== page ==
Sierra Club wants to push coal out of the future of Lansing, Michigan

The Sierra Club on May 24 released the results of a study on energy options for residents of Lansing, Michigan, conducted by MSB Energy Associates and Evans Power Consulting on behalf of the Sierra Club ostensibly revealed that the Lansing Board of Water and Light (LBWL) has missed potential cost savings and positive health impacts by sticking with existing coal-fired capacity.

According to the study, the savings could be realized by including a wider range of options in LBWL’s plan for Lansing’s energy future, which is currently being considered by the utility’s Board of Commissioners. Study results were presented during the comment period at the LBWL Board of Commissioners meeting on May 24.

Expert analysis of publicly available information used to create the LBWL’s Citizens Advisory Committee’s plan revealed serious flaws in the process, which could lead to wasteful, costly and unnecessary investments by the utility, said the club. Significant problems with the integrated resource plan (IRP) include:

  • The failure to evaluate an earlier retirement date for the Erickson coal-fired power plant;
  • The failure to include reasonable energy efficiency and demand response goals, which could reduce the need for new capacity;
  • The failure to include all resources in the modeling, leading the model to overpredict the need for capacity by 80 MW-200 MW; and
  • The failure to consider a scenario that would minimize environmental and health impacts.

The Sierra Club said a recent poll found that support for renewable energy is strong among Lansing-area voters, with three-quarters of voters voicing preferences for using more renewable energy and energy efficiency over continued reliance on fossil fuels.  

Brad van Guilder, Sierra Club Michigan Beyond Coal Campaign’s Lansing Organizer, said: “Our study highlights the fact that LBWL has left out many options for a cleaner, more responsible energy future for the Lansing area. It is time to set realistic dates for phasing out both the Eckert and Erickson coal power plants to limit potential costs down the road for LBWL and its customers. Pushing the retirement of the Erickson plant too far into the future would incur more health costs for Lansing residents, increase potential costs to meet environmental standards, and delay community planning for a transition away from coal.”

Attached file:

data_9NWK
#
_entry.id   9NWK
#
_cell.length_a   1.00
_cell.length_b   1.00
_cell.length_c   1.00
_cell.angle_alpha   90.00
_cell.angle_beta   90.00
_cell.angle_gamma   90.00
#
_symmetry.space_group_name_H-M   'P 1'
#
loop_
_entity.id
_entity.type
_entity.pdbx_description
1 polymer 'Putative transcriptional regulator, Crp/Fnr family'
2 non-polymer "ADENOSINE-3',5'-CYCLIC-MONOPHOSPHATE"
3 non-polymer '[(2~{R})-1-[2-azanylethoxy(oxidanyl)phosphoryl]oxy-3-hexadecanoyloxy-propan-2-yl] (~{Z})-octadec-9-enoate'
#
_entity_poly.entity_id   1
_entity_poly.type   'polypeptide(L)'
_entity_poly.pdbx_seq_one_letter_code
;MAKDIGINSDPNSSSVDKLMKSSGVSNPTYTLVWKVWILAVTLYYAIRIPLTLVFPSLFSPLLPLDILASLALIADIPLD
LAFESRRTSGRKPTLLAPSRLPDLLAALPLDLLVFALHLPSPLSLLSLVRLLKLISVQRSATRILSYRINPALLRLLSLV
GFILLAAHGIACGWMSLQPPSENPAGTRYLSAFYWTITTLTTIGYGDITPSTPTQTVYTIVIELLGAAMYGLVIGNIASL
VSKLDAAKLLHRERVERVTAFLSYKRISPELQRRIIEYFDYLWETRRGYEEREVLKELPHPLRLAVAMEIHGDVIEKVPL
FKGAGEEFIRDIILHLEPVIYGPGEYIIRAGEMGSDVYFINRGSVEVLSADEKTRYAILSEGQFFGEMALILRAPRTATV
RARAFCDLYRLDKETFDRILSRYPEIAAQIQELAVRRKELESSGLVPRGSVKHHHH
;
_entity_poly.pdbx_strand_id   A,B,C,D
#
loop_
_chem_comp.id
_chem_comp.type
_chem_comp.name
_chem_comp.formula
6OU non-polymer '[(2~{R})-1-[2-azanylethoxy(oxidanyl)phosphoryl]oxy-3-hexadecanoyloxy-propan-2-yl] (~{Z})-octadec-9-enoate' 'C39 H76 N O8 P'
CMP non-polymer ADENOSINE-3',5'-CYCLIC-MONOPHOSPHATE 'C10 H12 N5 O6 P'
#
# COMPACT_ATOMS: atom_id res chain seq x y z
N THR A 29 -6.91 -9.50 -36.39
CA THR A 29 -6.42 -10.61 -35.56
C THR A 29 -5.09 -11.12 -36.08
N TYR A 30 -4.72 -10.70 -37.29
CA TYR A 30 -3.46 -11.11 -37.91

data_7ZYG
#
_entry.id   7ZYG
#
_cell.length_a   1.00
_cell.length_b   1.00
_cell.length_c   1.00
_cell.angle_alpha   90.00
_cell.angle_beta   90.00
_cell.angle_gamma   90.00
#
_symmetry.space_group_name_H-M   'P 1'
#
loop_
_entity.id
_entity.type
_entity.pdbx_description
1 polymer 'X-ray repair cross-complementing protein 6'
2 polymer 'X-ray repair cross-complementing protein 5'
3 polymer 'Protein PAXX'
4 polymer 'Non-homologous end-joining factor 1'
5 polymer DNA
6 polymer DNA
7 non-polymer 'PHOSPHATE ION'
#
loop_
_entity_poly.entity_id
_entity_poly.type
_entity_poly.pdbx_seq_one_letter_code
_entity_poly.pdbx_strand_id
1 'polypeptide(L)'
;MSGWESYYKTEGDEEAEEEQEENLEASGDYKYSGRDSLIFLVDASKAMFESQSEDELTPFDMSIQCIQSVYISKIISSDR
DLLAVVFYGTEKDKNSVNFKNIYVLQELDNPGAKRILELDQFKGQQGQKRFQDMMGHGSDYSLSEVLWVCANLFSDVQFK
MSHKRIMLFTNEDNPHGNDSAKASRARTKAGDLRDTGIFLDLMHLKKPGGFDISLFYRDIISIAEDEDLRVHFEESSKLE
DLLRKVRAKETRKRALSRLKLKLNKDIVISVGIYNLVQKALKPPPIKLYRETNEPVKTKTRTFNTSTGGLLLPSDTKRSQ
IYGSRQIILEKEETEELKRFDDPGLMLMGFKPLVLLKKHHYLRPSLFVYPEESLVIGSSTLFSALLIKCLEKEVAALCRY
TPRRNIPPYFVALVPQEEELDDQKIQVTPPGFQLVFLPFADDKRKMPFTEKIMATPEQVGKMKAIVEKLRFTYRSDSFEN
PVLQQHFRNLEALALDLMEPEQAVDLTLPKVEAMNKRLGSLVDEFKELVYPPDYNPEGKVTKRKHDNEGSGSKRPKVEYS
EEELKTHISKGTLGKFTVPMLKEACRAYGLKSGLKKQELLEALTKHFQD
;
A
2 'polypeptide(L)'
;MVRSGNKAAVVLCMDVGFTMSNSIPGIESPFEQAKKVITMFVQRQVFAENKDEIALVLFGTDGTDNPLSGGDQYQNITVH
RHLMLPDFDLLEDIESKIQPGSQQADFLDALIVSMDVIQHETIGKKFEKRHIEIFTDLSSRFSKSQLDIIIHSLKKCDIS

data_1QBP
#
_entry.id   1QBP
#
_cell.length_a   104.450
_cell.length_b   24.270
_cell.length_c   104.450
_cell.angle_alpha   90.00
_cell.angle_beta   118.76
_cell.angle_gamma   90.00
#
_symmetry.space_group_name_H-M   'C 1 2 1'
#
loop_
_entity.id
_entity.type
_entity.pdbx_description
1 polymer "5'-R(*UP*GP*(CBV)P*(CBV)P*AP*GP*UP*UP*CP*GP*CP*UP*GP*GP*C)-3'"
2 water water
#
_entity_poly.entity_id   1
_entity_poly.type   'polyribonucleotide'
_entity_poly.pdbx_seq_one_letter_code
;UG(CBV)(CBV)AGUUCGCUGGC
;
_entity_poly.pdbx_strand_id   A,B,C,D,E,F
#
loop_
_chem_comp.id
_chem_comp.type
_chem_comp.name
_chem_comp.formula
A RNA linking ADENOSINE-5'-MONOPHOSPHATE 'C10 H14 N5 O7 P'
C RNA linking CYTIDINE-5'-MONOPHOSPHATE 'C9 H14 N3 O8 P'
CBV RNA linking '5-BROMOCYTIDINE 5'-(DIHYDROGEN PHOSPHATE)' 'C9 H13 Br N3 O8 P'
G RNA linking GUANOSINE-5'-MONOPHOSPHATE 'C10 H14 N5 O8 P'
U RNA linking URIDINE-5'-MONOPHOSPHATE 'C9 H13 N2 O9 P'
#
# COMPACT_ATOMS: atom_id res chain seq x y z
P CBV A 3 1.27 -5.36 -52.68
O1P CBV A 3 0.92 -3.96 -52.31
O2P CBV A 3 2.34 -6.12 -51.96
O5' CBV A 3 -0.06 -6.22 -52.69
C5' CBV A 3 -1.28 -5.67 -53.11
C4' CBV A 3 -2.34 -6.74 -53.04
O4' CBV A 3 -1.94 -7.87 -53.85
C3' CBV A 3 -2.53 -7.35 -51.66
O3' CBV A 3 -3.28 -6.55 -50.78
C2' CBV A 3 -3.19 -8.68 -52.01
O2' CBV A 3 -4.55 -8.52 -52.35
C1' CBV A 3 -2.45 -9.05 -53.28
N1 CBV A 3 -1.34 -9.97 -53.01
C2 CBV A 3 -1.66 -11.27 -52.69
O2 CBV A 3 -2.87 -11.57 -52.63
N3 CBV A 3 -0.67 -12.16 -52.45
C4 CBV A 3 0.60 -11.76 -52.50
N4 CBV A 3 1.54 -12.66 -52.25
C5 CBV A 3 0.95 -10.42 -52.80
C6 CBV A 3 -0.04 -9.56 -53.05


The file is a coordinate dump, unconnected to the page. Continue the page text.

Citizen advisory group recommends end to Eckert in 2020

The proposed IRP, released on May 10, said LBWL should replace its aging coal-fired Eckert Power Station with a new energy-producing portfolio that would be substantially cleaner while ensuring reliable and affordable electric power for the region for decades to come. The recommendations were presented by a Citizens’ Advisory Committee (CAC). The nine-member CAC held a series of public meetings across greater Lansing starting last October to examine how to replace Eckert with more modern, efficient and environmentally friendly energy sources that would also protect BWL customers’ need for reliable and affordable power.

“Our recommendations represent the type of balanced approach that is necessary and in the best interests of BWL customers, who expressed strong support for replacing Eckert with cleaner energy sources that also must be reliable and affordable energy sources,” said CAC Co-Chair Steven A. Transeth. “We believe our recommendations achieve this balance.”

Eckert is located along the Grand River just south of downtown Lansing. The plant, until recently, had generated about one-third of the energy in the BWL’s service territory, including to downtown Lansing. The 1950s-era plant is at the end of its operational life, and keeping it open is not an option for various reasons: parts are becoming scarce and very expensive; operating costs are excessive; pending environmental regulations create an uncertain future for coal-fired plants like Eckert; and Eckert is located in a flood zone. Eckert is scheduled to close by Jan. 1, 2020.

The CAC’s approach to meeting the future energy needs of BWL customers includes about one-third of the energy coming from renewable sources and energy efficiency programs by 2020 and 40% by 2030. The first 10 years of the recommendations include:

  • 85 MW of new wind energy (LBWL has about 20 MW of wind energy today).
  • 40 MW of new solar energy, to be added to the current plan for a utility scale solar program in Lansing.
  • 100 MW of new natural gas electric generation, compared to 85 MW from natural gas today. This will require the construction of a new natural gas-fired power plant.
  • Reducing electric energy consumption in the region by 10% through the Hometown Energy Savers energy efficiency program.
  • Reducing by 70 MW the amount of energy consumed during peak demand times by introducing new technologies like “advanced metering infrastructure” and “demand response programs.”